Two things make Jamestown a rich resource from the perspective of material culture: its precise dates and its dense accumulation of artifacts. "The great beauty of Jamestown is that it's so chronologically focused," explains Geoff Egan, a finds specialist at the Museum of London. "Particularly the starting date is extraordinarily useful to us. And the concentration of activity." In a city like London, with its many and diffuse activities and longer timeline, he says, "we simply wouldn't get the same amount of material" in one place.
Mr. Egan, a specialist in glassware and other nonceramic artifacts, paid his first visit to Jamestown in 1994 and immediately identified a connection between the work there and his own: "I found a whole series of bits of glass from broken windows, and that was exactly what I had on my desk in London." For glassmaking, "you need a sort of starter batch," he explains. He concluded that the Jamestown fragments constituted such a batch. That kind of evidence demonstrates that the colonists "went as well equipped as they could be" for a number of different activities and crafts.
"It is a huge range of material," he says. "The sheer scope of it is mind-boggling, and completely on a different scale than what we're used to."
Those materials have expanded horizons in the burgeoning field of Atlantic studies and pushed historians to reconsider what they know about the colony's place in the larger Atlantic world.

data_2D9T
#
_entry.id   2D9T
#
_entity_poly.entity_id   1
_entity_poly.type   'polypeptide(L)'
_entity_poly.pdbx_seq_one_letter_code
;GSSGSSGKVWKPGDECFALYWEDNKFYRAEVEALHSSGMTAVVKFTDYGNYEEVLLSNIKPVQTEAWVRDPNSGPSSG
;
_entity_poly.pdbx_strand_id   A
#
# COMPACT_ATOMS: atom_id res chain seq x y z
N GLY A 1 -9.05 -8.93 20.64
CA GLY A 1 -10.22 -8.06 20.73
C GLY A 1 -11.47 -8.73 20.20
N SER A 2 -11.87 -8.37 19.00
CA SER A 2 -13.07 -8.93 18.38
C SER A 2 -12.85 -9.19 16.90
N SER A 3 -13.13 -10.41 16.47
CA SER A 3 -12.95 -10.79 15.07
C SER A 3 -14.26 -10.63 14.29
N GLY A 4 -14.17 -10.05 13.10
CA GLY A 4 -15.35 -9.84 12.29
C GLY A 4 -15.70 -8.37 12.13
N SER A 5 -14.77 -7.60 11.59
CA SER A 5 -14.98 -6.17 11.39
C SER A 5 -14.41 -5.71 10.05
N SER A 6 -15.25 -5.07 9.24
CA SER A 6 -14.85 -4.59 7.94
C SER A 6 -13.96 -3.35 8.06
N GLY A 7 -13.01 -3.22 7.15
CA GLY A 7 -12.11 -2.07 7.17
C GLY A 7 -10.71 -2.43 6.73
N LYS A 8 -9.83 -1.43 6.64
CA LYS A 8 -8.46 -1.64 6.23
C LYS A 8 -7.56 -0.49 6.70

Karen Ordahl Kupperman, a professor of history at New York University, is the author of The Jamestown Project (Harvard University Press, 2007), one of the most wide-ranging and widely reviewed scholarly entries in the bumper crop of Jamestown books published in time for the anniversary. "One of the things that has been very interesting," she says of the excavations, "is the kinds of goods from all over the world that have turned up, even in the very earliest context, at Jamestown."
She mentions, for instance, a Chinese ceramic cup. "I consider myself an Atlantic historian, and the idea that Jamestown was part of an Atlantic, possibly even global, network of trade is really important," she says.
Although in her book she describes Jamestown as "the creation story from hell," she believes that it was where the English finally, after much painful trial and error, finally figured out how to make a colony work. "Jamestown changed the whole model," she says.
The archaeological evidence supports that notion in a way that written accounts of the colony do not. Ms. Kupperman sums it up this way: "We have this image of Jamestown as a kind of place where nobody could do anything right and people even had trouble going through the basic routines of life. This all comes out of the written record. What Kelso and his team are finding is lots of evidence of purposeful activity."